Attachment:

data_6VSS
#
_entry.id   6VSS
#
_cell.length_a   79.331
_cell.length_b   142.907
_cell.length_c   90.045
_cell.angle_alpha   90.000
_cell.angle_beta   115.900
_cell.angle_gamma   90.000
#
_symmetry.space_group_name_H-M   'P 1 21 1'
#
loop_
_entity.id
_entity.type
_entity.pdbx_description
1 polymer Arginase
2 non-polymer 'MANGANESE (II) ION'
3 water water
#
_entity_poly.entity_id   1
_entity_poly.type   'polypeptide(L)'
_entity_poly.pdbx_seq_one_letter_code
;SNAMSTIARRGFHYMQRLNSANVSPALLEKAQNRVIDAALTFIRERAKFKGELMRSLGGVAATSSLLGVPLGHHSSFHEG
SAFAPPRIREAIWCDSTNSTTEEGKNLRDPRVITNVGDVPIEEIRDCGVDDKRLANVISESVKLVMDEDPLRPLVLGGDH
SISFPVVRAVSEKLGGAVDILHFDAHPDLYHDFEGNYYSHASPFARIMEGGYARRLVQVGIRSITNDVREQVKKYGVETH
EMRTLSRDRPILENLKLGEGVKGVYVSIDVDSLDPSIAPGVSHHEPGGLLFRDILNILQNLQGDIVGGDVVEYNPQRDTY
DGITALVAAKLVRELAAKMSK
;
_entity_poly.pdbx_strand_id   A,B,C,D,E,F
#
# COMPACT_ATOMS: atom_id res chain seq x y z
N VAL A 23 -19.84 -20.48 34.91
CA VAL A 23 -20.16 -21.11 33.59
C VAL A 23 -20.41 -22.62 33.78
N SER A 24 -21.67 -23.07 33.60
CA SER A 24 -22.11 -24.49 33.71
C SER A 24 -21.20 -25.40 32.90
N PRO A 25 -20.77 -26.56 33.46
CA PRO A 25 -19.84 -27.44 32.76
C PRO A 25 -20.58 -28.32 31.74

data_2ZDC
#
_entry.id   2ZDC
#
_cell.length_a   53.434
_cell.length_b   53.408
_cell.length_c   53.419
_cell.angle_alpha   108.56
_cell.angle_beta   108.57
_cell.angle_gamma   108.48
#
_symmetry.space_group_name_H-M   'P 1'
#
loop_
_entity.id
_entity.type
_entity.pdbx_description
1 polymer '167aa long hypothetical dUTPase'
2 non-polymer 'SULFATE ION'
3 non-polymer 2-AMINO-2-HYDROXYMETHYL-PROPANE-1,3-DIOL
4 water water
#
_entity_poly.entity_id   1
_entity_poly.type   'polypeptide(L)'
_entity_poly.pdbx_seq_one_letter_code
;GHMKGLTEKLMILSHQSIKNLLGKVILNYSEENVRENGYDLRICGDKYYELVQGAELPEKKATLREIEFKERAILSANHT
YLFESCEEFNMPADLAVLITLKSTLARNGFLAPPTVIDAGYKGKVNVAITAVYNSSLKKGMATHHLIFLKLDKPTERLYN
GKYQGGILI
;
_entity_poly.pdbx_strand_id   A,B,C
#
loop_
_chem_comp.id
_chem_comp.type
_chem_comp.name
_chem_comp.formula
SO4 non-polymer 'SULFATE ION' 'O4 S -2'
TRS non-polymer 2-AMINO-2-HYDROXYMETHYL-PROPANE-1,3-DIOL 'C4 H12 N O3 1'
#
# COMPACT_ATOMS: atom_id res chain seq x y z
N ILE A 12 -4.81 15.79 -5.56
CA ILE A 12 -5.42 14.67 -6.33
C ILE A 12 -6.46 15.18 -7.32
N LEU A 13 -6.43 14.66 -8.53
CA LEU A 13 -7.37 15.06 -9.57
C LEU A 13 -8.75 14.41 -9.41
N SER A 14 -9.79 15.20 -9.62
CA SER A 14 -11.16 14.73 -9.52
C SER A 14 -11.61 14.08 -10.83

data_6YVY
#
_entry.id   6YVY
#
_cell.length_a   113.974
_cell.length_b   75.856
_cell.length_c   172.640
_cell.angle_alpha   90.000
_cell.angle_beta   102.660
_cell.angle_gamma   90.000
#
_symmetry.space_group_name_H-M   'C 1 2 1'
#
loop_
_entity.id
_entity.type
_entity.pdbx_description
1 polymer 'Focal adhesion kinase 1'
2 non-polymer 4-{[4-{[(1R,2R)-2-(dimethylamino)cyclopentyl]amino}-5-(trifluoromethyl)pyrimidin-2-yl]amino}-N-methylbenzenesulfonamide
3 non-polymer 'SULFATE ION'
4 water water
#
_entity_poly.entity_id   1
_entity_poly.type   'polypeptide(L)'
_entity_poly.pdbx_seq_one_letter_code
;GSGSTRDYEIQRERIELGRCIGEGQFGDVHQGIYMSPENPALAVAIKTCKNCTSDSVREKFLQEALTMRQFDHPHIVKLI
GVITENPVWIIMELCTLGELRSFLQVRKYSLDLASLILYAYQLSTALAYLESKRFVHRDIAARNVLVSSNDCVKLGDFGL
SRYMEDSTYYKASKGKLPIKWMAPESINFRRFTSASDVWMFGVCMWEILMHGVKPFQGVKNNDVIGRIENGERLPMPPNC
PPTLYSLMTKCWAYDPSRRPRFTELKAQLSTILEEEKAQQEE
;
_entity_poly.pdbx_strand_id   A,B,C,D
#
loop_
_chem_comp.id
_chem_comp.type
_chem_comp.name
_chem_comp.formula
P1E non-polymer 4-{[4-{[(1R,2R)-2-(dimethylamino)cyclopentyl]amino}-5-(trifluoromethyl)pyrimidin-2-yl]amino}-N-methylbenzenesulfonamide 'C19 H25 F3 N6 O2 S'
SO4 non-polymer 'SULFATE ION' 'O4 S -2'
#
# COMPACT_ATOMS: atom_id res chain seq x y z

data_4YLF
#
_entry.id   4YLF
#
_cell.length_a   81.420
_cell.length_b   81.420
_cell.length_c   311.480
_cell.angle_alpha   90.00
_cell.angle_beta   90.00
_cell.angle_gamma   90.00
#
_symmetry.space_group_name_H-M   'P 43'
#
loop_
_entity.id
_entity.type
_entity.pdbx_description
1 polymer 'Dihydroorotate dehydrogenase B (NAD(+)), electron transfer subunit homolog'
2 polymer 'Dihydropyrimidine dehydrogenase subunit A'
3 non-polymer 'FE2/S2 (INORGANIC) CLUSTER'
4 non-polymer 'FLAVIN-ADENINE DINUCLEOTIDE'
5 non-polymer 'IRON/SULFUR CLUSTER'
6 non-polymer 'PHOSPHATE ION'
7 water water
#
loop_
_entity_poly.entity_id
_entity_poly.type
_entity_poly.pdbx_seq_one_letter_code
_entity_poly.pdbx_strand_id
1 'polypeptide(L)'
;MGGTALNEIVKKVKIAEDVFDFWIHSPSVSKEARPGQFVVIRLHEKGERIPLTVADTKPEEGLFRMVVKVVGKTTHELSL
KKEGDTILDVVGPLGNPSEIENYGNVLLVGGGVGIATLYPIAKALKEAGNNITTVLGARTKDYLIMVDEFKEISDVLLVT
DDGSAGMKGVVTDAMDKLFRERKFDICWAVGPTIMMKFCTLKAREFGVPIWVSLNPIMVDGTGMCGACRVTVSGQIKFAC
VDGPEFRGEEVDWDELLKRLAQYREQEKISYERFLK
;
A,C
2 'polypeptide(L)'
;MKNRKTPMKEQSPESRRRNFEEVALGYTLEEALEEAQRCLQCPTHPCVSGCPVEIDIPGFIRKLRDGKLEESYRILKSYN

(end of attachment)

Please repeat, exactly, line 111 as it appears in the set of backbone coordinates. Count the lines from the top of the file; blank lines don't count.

3 non-polymer 'SULFATE ION'